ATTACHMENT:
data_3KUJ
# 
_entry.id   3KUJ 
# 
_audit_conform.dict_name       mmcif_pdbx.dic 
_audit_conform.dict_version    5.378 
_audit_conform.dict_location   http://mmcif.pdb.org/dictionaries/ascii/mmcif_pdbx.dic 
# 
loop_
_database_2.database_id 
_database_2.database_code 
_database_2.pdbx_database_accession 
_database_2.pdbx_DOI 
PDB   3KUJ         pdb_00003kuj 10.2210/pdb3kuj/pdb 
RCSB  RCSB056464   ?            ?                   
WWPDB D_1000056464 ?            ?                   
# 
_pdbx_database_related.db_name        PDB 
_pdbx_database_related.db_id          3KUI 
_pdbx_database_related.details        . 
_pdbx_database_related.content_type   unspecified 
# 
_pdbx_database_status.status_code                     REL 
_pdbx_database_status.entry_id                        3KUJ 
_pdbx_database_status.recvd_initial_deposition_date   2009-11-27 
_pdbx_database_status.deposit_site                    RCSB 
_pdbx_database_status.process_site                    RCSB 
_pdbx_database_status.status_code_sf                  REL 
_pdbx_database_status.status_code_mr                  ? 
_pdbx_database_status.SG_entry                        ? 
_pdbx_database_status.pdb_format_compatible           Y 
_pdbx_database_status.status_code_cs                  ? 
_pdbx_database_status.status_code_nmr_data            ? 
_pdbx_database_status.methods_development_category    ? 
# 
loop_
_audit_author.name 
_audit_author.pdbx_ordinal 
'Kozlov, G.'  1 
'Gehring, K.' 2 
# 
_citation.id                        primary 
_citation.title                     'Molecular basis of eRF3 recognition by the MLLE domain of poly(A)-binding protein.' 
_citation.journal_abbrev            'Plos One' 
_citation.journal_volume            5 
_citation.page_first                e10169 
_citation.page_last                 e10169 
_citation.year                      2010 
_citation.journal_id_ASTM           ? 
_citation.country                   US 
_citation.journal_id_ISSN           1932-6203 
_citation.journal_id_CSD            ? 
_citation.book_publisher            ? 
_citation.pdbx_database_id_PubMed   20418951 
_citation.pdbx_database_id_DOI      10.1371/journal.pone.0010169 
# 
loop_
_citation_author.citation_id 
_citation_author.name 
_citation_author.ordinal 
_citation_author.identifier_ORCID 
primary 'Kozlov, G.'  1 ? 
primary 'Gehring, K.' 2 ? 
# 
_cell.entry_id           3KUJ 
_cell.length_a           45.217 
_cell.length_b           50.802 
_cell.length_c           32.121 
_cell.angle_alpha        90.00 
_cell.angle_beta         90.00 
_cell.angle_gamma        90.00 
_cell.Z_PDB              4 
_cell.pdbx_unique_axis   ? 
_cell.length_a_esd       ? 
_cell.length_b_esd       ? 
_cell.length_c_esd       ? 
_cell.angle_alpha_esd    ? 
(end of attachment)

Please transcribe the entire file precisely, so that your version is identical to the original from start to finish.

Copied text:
data_3KUJ
# 
_entry.id   3KUJ 
# 
_audit_conform.dict_name       mmcif_pdbx.dic 
_audit_conform.dict_version    5.378 
_audit_conform.dict_location   http://mmcif.pdb.org/dictionaries/ascii/mmcif_pdbx.dic 
# 
loop_
_database_2.database_id 
_database_2.database_code 
_database_2.pdbx_database_accession 
_database_2.pdbx_DOI 
PDB   3KUJ         pdb_00003kuj 10.2210/pdb3kuj/pdb 
RCSB  RCSB056464   ?            ?                   
WWPDB D_1000056464 ?            ?                   
# 
_pdbx_database_related.db_name        PDB 
_pdbx_database_related.db_id          3KUI 
_pdbx_database_related.details        . 
_pdbx_database_related.content_type   unspecified 
# 
_pdbx_database_status.status_code                     REL 
_pdbx_database_status.entry_id                        3KUJ 
_pdbx_database_status.recvd_initial_deposition_date   2009-11-27 
_pdbx_database_status.deposit_site                    RCSB 
_pdbx_database_status.process_site                    RCSB 
_pdbx_database_status.status_code_sf                  REL 
_pdbx_database_status.status_code_mr                  ? 
_pdbx_database_status.SG_entry                        ? 
_pdbx_database_status.pdb_format_compatible           Y 
_pdbx_database_status.status_code_cs                  ? 
_pdbx_database_status.status_code_nmr_data            ? 
_pdbx_database_status.methods_development_category    ? 
# 
loop_
_audit_author.name 
_audit_author.pdbx_ordinal 
'Kozlov, G.'  1 
'Gehring, K.' 2 
# 
_citation.id                        primary 
_citation.title                     'Molecular basis of eRF3 recognition by the MLLE domain of poly(A)-binding protein.' 
_citation.journal_abbrev            'Plos One' 
_citation.journal_volume            5 
_citation.page_first                e10169 
_citation.page_last                 e10169 
_citation.year                      2010 
_citation.journal_id_ASTM           ? 
_citation.country                   US 
_citation.journal_id_ISSN           1932-6203 
_citation.journal_id_CSD            ? 
_citation.book_publisher            ? 
_citation.pdbx_database_id_PubMed   20418951 
_citation.pdbx_database_id_DOI      10.1371/journal.pone.0010169 
# 
loop_
_citation_author.citation_id 
_citation_author.name 
_citation_author.ordinal 
_citation_author.identifier_ORCID 
primary 'Kozlov, G.'  1 ? 
primary 'Gehring, K.' 2 ? 
# 
_cell.entry_id           3KUJ 
_cell.length_a           45.217 
_cell.length_b           50.802 
_cell.length_c           32.121 
_cell.angle_alpha        90.00 
_cell.angle_beta         90.00 
_cell.angle_gamma        90.00 
_cell.Z_PDB              4 
_cell.pdbx_unique_axis   ? 
_cell.length_a_esd       ? 
_cell.length_b_esd       ? 
_cell.length_c_esd       ? 
_cell.angle_alpha_esd    ? 